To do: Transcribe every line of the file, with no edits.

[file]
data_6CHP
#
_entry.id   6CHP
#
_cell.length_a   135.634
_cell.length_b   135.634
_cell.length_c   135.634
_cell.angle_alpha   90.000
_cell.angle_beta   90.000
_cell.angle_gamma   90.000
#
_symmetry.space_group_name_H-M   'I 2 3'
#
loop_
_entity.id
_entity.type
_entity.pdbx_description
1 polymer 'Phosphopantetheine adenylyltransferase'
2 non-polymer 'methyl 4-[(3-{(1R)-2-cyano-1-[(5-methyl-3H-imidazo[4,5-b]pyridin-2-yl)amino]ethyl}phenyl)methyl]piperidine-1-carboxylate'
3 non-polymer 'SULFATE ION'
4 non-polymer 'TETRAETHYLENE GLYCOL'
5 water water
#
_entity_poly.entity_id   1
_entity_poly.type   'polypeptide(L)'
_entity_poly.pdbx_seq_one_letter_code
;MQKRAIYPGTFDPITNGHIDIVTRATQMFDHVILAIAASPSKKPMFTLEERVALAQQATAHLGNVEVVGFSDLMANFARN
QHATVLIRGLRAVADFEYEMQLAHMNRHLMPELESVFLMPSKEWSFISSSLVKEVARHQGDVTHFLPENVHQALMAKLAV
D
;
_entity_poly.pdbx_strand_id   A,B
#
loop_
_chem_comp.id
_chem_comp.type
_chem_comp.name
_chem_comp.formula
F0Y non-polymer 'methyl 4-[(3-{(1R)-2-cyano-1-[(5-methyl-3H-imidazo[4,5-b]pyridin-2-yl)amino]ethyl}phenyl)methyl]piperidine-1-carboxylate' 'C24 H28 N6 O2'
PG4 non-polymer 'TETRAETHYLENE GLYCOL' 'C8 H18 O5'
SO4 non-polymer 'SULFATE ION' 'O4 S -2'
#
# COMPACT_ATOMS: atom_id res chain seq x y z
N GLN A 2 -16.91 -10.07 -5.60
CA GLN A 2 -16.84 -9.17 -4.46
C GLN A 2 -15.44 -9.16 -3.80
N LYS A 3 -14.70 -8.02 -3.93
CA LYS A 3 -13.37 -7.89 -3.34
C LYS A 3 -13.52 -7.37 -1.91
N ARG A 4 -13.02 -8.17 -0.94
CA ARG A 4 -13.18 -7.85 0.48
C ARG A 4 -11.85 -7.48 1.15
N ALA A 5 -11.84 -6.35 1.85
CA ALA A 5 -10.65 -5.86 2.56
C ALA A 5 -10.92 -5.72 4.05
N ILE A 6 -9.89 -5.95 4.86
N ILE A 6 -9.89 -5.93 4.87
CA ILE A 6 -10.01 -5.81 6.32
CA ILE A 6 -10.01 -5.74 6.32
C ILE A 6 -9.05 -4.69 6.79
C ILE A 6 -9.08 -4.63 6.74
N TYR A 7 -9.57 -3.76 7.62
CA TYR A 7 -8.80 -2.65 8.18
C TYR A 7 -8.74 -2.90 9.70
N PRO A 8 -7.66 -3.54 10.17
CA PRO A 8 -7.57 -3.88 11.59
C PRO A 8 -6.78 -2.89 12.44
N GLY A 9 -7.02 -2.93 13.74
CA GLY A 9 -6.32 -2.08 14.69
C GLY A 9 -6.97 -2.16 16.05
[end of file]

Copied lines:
data_6CHP
#
_entry.id   6CHP
#
_cell.length_a   135.634
_cell.length_b   135.634
_cell.length_c   135.634
_cell.angle_alpha   90.000
_cell.angle_beta   90.000
_cell.angle_gamma   90.000
#
_symmetry.space_group_name_H-M   'I 2 3'
#
loop_
_entity.id
_entity.type
_entity.pdbx_description
1 polymer 'Phosphopantetheine adenylyltransferase'
2 non-polymer 'methyl 4-[(3-{(1R)-2-cyano-1-[(5-methyl-3H-imidazo[4,5-b]pyridin-2-yl)amino]ethyl}phenyl)methyl]piperidine-1-carboxylate'
3 non-polymer 'SULFATE ION'
4 non-polymer 'TETRAETHYLENE GLYCOL'
5 water water
#
_entity_poly.entity_id   1
_entity_poly.type   'polypeptide(L)'
_entity_poly.pdbx_seq_one_letter_code
;MQKRAIYPGTFDPITNGHIDIVTRATQMFDHVILAIAASPSKKPMFTLEERVALAQQATAHLGNVEVVGFSDLMANFARN
QHATVLIRGLRAVADFEYEMQLAHMNRHLMPELESVFLMPSKEWSFISSSLVKEVARHQGDVTHFLPENVHQALMAKLAV
D
;
_entity_poly.pdbx_strand_id   A,B
#
loop_
_chem_comp.id
_chem_comp.type
_chem_comp.name
_chem_comp.formula
F0Y non-polymer 'methyl 4-[(3-{(1R)-2-cyano-1-[(5-methyl-3H-imidazo[4,5-b]pyridin-2-yl)amino]ethyl}phenyl)methyl]piperidine-1-carboxylate' 'C24 H28 N6 O2'
PG4 non-polymer 'TETRAETHYLENE GLYCOL' 'C8 H18 O5'
SO4 non-polymer 'SULFATE ION' 'O4 S -2'
#
# COMPACT_ATOMS: atom_id res chain seq x y z
N GLN A 2 -16.91 -10.07 -5.60
CA GLN A 2 -16.84 -9.17 -4.46
C GLN A 2 -15.44 -9.16 -3.80
N LYS A 3 -14.70 -8.02 -3.93
CA LYS A 3 -13.37 -7.89 -3.34
C LYS A 3 -13.52 -7.37 -1.91
N ARG A 4 -13.02 -8.17 -0.94
CA ARG A 4 -13.18 -7.85 0.48
C ARG A 4 -11.85 -7.48 1.15
N ALA A 5 -11.84 -6.35 1.85
CA ALA A 5 -10.65 -5.86 2.56
C ALA A 5 -10.92 -5.72 4.05
N ILE A 6 -9.89 -5.95 4.86
N ILE A 6 -9.89 -5.93 4.87
CA ILE A 6 -10.01 -5.81 6.32
CA ILE A 6 -10.01 -5.74 6.32
C ILE A 6 -9.05 -4.69 6.79
C ILE A 6 -9.08 -4.63 6.74
N TYR A 7 -9.57 -3.76 7.62
CA TYR A 7 -8.80 -2.65 8.18
C TYR A 7 -8.74 -2.90 9.70
N PRO A 8 -7.66 -3.54 10.17
CA PRO A 8 -7.57 -3.88 11.59
C PRO A 8 -6.78 -2.89 12.44
N GLY A 9 -7.02 -2.93 13.74
CA GLY A 9 -6.32 -2.08 14.69
C GLY A 9 -6.97 -2.16 16.05